Botswana is a favorite travel destination among a myriad of eco-enthusiasts who are attracted by the large game reserves stocked in abundance with bird life and game that make up close to 17% of a country the size of Texas. Popular destinations include the Okavango Delta, the Makgadikgadi Salt Pans, and the echoing central Kalahari Desert.
Botswana is a dry land marked by characteristically rolling plateaus. The central Kalahari Desert extends across 70% of the area. To the north lies the Okavango Swamp, which is claimed to be the biggest inland delta on earth. To the east lie the vast salt pans of Makgadikgadi, which are so immense they are already visible on Google Earth when half the continent still fills the screen. Almost all the economic activity takes place along the South African border – beyond this, the people eke out a perilous existence except where game reserves or diamond mines intervene.
The population of Botswana stands at approximately two million. The indigenous Khosean and Basarwa peoples disperse among twenty tribes. The generous nature of these indigenous African peoples has allowed many foreigners driven by poverty, drought and civil war to settle among them. As a result, the mother tongues of Zimbabweans, Namibians, Angolans, Zambians, and South Africans fill the streets and the open-air markets.
Climate, Best Time to Visit And What to Wear
The semi-arid Botswana climate provides achingly hot summers and warm dry winters. Summer marks the rainy season, with the heaviest rainfalls in the Chobe Reserve and the Okavango Delta, and the lowest over the Makgadikgadi Salt Pans. It is wise to take cool clothes with you such as cotton shorts and shirts and broad brimmed hats. Bear in mind though that the local population is deeply conservative and that outside the cities and tourist attractions, short-shorts that show the bum and exposed tummies will be frowned upon.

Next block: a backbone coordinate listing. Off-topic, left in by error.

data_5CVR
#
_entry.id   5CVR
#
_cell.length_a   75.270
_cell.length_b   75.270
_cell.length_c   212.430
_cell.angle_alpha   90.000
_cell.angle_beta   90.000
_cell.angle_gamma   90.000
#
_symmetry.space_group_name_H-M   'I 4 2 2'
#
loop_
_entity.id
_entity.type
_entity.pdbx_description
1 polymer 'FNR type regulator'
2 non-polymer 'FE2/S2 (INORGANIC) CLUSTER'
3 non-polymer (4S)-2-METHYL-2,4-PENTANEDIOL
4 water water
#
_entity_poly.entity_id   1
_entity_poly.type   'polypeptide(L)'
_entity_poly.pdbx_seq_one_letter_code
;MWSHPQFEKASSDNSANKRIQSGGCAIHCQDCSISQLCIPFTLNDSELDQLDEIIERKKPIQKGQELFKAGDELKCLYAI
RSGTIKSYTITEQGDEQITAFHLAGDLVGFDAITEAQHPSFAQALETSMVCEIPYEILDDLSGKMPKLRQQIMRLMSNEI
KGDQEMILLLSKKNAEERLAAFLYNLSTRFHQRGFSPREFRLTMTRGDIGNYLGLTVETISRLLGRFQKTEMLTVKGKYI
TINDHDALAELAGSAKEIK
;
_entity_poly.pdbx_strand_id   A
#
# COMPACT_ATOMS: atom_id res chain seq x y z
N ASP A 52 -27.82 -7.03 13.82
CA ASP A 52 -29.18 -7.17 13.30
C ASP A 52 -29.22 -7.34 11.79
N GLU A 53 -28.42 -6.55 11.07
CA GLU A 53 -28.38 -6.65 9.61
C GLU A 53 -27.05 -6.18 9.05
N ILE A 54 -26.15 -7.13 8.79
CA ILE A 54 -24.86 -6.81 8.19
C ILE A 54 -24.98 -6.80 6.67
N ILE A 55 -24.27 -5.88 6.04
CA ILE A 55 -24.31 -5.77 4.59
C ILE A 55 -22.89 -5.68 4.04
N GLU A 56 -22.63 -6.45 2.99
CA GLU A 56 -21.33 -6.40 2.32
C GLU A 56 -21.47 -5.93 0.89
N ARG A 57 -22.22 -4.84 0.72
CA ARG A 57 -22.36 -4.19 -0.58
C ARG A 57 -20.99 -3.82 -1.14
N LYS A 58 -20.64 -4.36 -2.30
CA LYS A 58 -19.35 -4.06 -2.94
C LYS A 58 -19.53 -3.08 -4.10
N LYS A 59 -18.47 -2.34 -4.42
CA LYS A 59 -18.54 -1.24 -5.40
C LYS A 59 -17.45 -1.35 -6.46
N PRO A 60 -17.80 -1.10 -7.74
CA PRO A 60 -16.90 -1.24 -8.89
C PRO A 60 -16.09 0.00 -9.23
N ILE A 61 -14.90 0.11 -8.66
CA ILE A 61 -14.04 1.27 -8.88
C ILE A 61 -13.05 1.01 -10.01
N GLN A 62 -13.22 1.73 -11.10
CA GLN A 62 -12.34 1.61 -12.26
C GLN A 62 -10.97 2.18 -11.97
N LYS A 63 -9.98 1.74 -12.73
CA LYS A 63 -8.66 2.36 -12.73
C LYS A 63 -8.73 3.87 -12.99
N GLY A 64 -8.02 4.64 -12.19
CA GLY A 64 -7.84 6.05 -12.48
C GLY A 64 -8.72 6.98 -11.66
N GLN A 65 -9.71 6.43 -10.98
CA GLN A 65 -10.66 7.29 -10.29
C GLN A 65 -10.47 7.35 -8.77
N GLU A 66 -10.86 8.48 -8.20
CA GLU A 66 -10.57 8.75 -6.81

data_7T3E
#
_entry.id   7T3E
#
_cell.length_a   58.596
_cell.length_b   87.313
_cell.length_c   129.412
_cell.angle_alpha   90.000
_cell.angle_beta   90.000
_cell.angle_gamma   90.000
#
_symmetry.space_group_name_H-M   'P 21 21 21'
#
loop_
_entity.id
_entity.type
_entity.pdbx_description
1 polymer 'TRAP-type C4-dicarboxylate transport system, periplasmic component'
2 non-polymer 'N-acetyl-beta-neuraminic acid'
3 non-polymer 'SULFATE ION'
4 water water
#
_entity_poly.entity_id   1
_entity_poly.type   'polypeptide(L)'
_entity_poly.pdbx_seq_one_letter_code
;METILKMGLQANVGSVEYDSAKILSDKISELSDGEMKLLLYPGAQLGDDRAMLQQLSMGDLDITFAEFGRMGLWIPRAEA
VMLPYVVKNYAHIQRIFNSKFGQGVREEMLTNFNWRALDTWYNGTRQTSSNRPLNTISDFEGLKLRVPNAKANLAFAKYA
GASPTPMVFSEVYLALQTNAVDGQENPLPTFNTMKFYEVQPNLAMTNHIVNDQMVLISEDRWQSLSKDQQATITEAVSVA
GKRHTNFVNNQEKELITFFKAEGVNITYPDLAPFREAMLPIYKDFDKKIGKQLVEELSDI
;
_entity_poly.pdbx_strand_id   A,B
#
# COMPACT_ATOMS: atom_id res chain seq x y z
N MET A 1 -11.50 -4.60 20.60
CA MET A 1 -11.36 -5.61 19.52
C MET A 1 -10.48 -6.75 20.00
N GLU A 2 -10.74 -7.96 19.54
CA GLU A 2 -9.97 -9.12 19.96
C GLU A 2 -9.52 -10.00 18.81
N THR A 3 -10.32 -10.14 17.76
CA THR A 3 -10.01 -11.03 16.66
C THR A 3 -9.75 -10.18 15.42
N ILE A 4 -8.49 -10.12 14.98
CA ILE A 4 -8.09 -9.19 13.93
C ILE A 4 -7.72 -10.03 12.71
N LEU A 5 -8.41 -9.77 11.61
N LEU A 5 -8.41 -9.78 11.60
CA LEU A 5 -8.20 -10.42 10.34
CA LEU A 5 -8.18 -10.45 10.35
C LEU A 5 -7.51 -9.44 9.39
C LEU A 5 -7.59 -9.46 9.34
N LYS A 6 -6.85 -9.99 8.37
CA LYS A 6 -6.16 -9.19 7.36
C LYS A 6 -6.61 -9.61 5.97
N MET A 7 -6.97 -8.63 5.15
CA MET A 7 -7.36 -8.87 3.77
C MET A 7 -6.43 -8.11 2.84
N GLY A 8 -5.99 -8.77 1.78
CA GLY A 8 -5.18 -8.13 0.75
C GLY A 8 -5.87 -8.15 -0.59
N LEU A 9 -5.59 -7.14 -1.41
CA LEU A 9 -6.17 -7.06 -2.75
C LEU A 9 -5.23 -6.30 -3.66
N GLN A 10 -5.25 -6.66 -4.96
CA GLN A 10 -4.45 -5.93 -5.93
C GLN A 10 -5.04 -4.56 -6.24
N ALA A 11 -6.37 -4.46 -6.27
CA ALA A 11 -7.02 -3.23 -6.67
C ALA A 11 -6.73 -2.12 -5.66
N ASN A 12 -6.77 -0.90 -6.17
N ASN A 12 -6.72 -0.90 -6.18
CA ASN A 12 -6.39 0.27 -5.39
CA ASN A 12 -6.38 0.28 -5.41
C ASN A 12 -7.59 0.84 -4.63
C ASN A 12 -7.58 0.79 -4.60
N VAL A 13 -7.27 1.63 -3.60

My Dream Journey in Botswana
Botswana is about nature reserves and eco tourism. My dream journey would take in as many of these as possible, in no particular order and spending upward of four days in each. Every reserve has its own character and game-mix, which is determined by the prevailing climate and rainfall pattern for the area. The joy of these great open spaces lies in the exclusive game drives available both day and night, as well as the opportunity to walk for long distances through the bush under the protection of an armed guard and a skillful game spotter. It is impossible to return from one of these walks through nature unchanged – every one brings fresh experiences that enrich one's life forever.
Gemsbok National Park
Located in the southwestern corner of Botswana, the 10,000 square kilometer Gemsbok National Park provides perfect conditions for antelopes and their predators. Rare or endangered predator species include the cheetah, leopard, brown spotted hyena, and black mane lion that hunt the abundant gemsbok. Blue wildebeest, eland, springbok, and red hartebeest wander among the red sand dunes and dry riverbeds of the Auob and Nossob Rivers. Facilities are basic with six different camp sites offering varying sizes and levels of accommodation.
Central Kalahari Game Reserve
The Central Kalahari Game Reserve is reputed to be the second largest game reserve on earth. Tourists flock to view the saltpans, ancient riverbeds and vast plains that spread out towards the horizon. Prevailing flora vary from sand dunes through dense bushveld to forests of mopane trees. The majority of the game is in the northern area, where brown hyena, giraffe, warthog, wild dog, cheetah, leopard, blue wildebeest, lion, eland, kudu, red hartebeest, gemsbok, and springbok may frequently be seen in large numbers.
Makgadikgadi Pans Nature Reserve
This relatively small reserve is located within the far larger Makgadikgadi Salt Pans. The riverbeds remain dry from June through October when the summer monsoons arrive. The vast sheets of water that remain until May attract huge flocks of migrating birds and vast herds of wildebeest and zebra. Unfortunately, this is not a good time to visit by car or foot as the whole area becomes inaccessible by land during the annual flooding. There are two rest camps.